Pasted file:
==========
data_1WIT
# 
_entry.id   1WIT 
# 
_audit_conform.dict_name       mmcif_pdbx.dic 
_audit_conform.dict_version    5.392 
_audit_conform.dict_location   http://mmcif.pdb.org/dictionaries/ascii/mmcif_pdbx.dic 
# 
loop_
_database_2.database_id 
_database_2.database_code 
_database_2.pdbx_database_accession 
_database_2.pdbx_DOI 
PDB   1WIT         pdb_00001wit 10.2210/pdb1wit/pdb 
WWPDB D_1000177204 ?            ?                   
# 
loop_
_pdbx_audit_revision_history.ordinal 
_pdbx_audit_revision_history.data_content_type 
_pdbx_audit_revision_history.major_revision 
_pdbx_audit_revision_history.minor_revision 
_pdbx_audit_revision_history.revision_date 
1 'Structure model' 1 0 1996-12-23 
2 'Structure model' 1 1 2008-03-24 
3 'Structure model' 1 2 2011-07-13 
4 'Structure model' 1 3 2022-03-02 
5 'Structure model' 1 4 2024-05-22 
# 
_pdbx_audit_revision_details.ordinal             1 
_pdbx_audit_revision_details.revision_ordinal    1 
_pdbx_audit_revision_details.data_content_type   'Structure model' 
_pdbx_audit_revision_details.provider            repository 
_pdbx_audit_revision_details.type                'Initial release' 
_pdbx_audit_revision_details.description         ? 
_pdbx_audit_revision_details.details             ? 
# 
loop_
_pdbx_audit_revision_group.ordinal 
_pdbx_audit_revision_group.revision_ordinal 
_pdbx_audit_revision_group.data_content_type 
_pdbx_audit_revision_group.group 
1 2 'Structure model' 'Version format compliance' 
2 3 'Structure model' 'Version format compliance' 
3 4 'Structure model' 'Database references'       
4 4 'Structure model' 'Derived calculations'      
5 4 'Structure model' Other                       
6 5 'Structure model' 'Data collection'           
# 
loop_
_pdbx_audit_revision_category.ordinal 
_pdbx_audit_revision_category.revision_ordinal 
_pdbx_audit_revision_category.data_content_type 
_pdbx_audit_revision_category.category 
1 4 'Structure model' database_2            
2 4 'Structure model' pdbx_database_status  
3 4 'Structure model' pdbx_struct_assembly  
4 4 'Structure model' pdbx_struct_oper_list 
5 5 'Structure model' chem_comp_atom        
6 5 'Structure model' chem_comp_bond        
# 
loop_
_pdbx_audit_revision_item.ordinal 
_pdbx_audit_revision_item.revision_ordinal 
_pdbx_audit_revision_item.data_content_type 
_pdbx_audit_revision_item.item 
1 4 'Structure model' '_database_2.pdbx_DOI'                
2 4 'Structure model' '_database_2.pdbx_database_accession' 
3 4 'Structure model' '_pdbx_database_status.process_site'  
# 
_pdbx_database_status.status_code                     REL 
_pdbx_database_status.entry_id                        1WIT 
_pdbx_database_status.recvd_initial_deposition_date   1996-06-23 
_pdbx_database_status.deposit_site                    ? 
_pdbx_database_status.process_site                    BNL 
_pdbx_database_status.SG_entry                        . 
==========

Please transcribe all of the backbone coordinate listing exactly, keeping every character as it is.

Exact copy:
data_1WIT
# 
_entry.id   1WIT 
# 
_audit_conform.dict_name       mmcif_pdbx.dic 
_audit_conform.dict_version    5.392 
_audit_conform.dict_location   http://mmcif.pdb.org/dictionaries/ascii/mmcif_pdbx.dic 
# 
loop_
_database_2.database_id 
_database_2.database_code 
_database_2.pdbx_database_accession 
_database_2.pdbx_DOI 
PDB   1WIT         pdb_00001wit 10.2210/pdb1wit/pdb 
WWPDB D_1000177204 ?            ?                   
# 
loop_
_pdbx_audit_revision_history.ordinal 
_pdbx_audit_revision_history.data_content_type 
_pdbx_audit_revision_history.major_revision 
_pdbx_audit_revision_history.minor_revision 
_pdbx_audit_revision_history.revision_date 
1 'Structure model' 1 0 1996-12-23 
2 'Structure model' 1 1 2008-03-24 
3 'Structure model' 1 2 2011-07-13 
4 'Structure model' 1 3 2022-03-02 
5 'Structure model' 1 4 2024-05-22 
# 
_pdbx_audit_revision_details.ordinal             1 
_pdbx_audit_revision_details.revision_ordinal    1 
_pdbx_audit_revision_details.data_content_type   'Structure model' 
_pdbx_audit_revision_details.provider            repository 
_pdbx_audit_revision_details.type                'Initial release' 
_pdbx_audit_revision_details.description         ? 
_pdbx_audit_revision_details.details             ? 
# 
loop_
_pdbx_audit_revision_group.ordinal 
_pdbx_audit_revision_group.revision_ordinal 
_pdbx_audit_revision_group.data_content_type 
_pdbx_audit_revision_group.group 
1 2 'Structure model' 'Version format compliance' 
2 3 'Structure model' 'Version format compliance' 
3 4 'Structure model' 'Database references'       
4 4 'Structure model' 'Derived calculations'      
5 4 'Structure model' Other                       
6 5 'Structure model' 'Data collection'           
# 
loop_
_pdbx_audit_revision_category.ordinal 
_pdbx_audit_revision_category.revision_ordinal 
_pdbx_audit_revision_category.data_content_type 
_pdbx_audit_revision_category.category 
1 4 'Structure model' database_2            
2 4 'Structure model' pdbx_database_status  
3 4 'Structure model' pdbx_struct_assembly  
4 4 'Structure model' pdbx_struct_oper_list 
5 5 'Structure model' chem_comp_atom        
6 5 'Structure model' chem_comp_bond        
# 
loop_
_pdbx_audit_revision_item.ordinal 
_pdbx_audit_revision_item.revision_ordinal 
_pdbx_audit_revision_item.data_content_type 
_pdbx_audit_revision_item.item 
1 4 'Structure model' '_database_2.pdbx_DOI'                
2 4 'Structure model' '_database_2.pdbx_database_accession' 
3 4 'Structure model' '_pdbx_database_status.process_site'  
# 
_pdbx_database_status.status_code                     REL 
_pdbx_database_status.entry_id                        1WIT 
_pdbx_database_status.recvd_initial_deposition_date   1996-06-23 
_pdbx_database_status.deposit_site                    ? 
_pdbx_database_status.process_site                    BNL 
_pdbx_database_status.SG_entry                        . 